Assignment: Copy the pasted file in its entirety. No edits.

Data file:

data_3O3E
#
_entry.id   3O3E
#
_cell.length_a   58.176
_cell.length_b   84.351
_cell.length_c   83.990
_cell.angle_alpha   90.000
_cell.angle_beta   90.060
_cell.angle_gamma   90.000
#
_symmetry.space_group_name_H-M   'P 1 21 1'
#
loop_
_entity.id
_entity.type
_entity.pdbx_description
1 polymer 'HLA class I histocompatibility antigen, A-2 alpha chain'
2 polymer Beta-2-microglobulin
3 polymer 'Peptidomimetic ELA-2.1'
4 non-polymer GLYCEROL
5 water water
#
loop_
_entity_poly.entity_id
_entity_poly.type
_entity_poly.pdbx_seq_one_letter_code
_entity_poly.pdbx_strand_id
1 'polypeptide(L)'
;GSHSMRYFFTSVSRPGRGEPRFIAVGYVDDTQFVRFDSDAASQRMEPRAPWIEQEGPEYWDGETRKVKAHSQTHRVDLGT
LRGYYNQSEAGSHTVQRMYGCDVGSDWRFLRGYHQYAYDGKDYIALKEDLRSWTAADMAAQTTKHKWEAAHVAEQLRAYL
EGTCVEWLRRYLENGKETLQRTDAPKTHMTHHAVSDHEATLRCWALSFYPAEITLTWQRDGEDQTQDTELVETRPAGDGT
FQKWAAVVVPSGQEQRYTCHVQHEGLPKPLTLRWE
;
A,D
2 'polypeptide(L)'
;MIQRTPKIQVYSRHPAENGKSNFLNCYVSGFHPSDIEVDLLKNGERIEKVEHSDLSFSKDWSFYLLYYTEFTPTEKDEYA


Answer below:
data_3O3E
#
_entry.id   3O3E
#
_cell.length_a   58.176
_cell.length_b   84.351
_cell.length_c   83.990
_cell.angle_alpha   90.000
_cell.angle_beta   90.060
_cell.angle_gamma   90.000
#
_symmetry.space_group_name_H-M   'P 1 21 1'
#
loop_
_entity.id
_entity.type
_entity.pdbx_description
1 polymer 'HLA class I histocompatibility antigen, A-2 alpha chain'
2 polymer Beta-2-microglobulin
3 polymer 'Peptidomimetic ELA-2.1'
4 non-polymer GLYCEROL
5 water water
#
loop_
_entity_poly.entity_id
_entity_poly.type
_entity_poly.pdbx_seq_one_letter_code
_entity_poly.pdbx_strand_id
1 'polypeptide(L)'
;GSHSMRYFFTSVSRPGRGEPRFIAVGYVDDTQFVRFDSDAASQRMEPRAPWIEQEGPEYWDGETRKVKAHSQTHRVDLGT
LRGYYNQSEAGSHTVQRMYGCDVGSDWRFLRGYHQYAYDGKDYIALKEDLRSWTAADMAAQTTKHKWEAAHVAEQLRAYL
EGTCVEWLRRYLENGKETLQRTDAPKTHMTHHAVSDHEATLRCWALSFYPAEITLTWQRDGEDQTQDTELVETRPAGDGT
FQKWAAVVVPSGQEQRYTCHVQHEGLPKPLTLRWE
;
A,D
2 'polypeptide(L)'
;MIQRTPKIQVYSRHPAENGKSNFLNCYVSGFHPSDIEVDLLKNGERIEKVEHSDLSFSKDWSFYLLYYTEFTPTEKDEYA